Indian Advertising starts with the hawkers calling out their wares right from the days when cities and markets first began. Concrete advertising history begins with classified advertising. Ads appear for the first time in print in Hickey’s Bengal Gazette, India’s first newspaper (weekly) . To ‘advertise’ meant merely to ‘inform’ until the end of the eighteenth century, and the early newspapers and periodicals announced births, deaths, arrivals of ships from England, sale of household furniture, etc. some journals like the Bengal Journal (first published in 1785) even offered to print government advertisements free.
The front page of most such journals carried only advertisements. But before long persuasive copy began to replace mere information. This is evident from the appearance of punch lines such as ‘superior to anything of the kind hitherto imported’ and ‘warranted to the first quality’. Discounts and special services also began to be offered by the beginning of the nineteenth century. Later, new products and services established themselves on the market through the advertisement columns of the newspapers and periodicals. The power of advertising increased rapidly with the growth in trade and commerce.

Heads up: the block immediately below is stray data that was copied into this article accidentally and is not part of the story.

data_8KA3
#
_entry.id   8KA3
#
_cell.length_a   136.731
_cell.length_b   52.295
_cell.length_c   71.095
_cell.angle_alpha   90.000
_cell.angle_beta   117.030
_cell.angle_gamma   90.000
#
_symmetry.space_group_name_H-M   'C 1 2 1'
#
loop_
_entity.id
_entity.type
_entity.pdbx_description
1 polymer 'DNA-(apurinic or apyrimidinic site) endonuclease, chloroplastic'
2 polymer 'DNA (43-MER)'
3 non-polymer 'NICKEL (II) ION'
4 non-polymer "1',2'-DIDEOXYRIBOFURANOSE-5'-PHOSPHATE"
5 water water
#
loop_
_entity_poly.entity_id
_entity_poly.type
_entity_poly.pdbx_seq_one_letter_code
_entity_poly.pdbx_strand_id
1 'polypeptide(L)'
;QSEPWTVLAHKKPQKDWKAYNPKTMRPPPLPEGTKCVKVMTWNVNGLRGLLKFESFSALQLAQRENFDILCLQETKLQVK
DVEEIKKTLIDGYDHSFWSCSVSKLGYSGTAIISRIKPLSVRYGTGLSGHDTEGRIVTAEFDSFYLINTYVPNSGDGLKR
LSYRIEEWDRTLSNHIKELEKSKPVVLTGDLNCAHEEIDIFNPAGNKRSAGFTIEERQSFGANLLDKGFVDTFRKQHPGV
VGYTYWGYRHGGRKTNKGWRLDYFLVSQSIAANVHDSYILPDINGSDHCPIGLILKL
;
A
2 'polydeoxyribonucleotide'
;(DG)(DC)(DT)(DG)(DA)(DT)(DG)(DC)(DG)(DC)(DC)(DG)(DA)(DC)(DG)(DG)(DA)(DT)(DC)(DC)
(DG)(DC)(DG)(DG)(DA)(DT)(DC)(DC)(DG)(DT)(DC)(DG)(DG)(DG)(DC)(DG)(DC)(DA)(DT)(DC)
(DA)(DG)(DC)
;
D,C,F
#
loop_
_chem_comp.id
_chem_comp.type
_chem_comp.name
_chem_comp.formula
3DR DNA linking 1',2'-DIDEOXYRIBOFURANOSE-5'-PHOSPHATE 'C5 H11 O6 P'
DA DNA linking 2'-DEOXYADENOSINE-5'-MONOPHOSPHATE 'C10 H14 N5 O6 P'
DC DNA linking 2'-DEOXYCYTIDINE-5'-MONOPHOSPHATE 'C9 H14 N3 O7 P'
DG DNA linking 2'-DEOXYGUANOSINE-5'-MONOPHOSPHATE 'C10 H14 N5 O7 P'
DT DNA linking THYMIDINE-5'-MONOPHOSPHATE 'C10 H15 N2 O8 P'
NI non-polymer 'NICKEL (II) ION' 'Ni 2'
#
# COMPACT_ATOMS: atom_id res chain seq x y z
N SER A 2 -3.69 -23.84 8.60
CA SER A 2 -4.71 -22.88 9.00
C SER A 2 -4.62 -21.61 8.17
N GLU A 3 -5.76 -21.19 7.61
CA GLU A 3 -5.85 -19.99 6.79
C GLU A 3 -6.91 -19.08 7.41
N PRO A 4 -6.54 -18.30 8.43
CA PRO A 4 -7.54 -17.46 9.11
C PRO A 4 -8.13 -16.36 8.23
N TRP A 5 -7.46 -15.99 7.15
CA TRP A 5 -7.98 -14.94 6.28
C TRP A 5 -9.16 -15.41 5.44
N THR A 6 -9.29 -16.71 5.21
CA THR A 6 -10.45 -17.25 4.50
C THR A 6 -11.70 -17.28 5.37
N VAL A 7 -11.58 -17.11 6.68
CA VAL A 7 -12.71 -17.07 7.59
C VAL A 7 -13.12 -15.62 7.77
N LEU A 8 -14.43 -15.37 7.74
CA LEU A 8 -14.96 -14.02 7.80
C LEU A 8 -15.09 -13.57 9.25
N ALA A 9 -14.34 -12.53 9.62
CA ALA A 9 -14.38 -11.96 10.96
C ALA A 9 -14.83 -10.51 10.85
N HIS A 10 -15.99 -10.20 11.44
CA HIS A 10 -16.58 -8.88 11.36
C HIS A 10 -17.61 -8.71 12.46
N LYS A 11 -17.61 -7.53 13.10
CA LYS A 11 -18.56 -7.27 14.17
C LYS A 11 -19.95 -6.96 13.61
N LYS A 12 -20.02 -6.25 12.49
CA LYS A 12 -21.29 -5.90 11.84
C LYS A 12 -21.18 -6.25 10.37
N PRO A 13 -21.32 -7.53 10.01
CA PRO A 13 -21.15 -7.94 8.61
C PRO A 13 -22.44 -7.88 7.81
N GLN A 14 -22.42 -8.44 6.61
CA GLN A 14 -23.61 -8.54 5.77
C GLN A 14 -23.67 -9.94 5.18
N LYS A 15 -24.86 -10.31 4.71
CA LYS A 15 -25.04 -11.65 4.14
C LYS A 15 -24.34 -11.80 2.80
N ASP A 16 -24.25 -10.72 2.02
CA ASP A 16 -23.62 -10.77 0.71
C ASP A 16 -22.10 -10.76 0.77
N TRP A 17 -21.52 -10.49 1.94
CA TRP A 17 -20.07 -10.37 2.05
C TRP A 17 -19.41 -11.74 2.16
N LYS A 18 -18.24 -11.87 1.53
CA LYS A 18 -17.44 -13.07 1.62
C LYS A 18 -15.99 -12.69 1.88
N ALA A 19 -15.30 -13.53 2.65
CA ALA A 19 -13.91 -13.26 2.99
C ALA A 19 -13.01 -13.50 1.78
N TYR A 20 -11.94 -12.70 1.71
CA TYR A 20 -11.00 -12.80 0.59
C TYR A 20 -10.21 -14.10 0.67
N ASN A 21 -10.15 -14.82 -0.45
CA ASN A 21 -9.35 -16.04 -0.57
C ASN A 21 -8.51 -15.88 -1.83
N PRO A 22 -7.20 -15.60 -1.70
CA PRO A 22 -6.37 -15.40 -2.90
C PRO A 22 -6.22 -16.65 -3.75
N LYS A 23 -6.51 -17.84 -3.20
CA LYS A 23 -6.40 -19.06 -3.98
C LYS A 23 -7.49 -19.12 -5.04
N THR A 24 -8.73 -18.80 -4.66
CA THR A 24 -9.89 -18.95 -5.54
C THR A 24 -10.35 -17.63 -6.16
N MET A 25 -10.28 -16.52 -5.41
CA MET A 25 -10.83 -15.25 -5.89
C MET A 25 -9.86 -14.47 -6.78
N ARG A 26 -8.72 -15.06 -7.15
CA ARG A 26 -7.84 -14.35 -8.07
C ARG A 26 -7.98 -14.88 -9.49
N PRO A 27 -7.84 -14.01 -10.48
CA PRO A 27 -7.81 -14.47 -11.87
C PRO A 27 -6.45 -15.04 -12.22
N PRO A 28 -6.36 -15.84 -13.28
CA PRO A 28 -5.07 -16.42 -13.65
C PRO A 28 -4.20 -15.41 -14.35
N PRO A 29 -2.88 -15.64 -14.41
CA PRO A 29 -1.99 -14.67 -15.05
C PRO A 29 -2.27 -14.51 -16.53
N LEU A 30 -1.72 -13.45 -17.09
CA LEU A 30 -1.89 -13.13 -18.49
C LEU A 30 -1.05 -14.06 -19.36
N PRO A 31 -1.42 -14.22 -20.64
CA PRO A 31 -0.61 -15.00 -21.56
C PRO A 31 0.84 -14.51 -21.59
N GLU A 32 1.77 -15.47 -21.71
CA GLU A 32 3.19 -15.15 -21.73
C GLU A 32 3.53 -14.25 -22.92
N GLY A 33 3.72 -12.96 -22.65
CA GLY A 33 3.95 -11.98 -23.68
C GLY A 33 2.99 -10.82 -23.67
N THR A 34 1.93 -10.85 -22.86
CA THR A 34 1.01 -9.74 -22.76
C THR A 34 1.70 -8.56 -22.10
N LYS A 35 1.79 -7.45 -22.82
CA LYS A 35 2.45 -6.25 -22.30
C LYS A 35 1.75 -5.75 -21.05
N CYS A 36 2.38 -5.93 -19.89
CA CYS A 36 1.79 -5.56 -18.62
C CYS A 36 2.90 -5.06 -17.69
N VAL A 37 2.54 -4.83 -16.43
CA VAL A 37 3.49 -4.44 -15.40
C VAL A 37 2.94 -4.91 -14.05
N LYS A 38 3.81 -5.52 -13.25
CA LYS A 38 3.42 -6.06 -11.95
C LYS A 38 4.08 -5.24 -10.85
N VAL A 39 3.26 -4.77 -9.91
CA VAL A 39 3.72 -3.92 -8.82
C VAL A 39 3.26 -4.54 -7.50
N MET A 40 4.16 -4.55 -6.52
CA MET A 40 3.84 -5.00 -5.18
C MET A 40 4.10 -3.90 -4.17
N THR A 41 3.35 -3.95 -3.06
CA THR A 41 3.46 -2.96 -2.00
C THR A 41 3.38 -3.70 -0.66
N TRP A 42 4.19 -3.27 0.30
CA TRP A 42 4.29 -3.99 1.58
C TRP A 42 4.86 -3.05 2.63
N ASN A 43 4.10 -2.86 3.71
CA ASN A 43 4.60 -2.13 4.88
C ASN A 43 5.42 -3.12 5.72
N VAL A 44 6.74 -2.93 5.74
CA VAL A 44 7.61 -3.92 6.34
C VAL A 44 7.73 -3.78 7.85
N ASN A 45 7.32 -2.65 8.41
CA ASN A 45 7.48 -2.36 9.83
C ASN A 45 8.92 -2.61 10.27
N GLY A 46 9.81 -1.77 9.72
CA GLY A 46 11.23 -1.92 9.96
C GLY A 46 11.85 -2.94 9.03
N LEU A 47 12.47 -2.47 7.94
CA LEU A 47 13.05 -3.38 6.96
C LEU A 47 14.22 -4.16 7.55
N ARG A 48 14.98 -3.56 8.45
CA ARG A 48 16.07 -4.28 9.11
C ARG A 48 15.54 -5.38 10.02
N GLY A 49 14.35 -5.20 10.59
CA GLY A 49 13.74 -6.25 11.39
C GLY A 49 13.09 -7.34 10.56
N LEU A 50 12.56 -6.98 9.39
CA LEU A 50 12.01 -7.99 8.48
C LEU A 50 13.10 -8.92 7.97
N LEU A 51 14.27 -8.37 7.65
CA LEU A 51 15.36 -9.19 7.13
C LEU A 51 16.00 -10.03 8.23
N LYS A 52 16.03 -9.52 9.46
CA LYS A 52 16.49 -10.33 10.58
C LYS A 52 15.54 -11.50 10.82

With the increasing impact of the industrial revolution on our country, the number of advertisements from British business houses rose sharply. ‘Agents’ flourished at the time as space contractors, obtaining advertisements for newspapers and periodicals on a commission basis. Leading newspapers like ‘The Statement’ and ‘The Times of India’, which had their own advertising departments, offered their own facilities to ‘agents’. This was of great advantage to both the advertiser and the publisher, for the advertiser, it saved the bother of preparing a suitable layout for the advertisements, for the publisher, it assured a certain uniformity of standard in the advertisements appearing in its column. This practice was responsible for turning advertising into a distinct profession. These ‘agents’ were forerunners of the ‘advertising agencies’.
Advertising in the early 20th century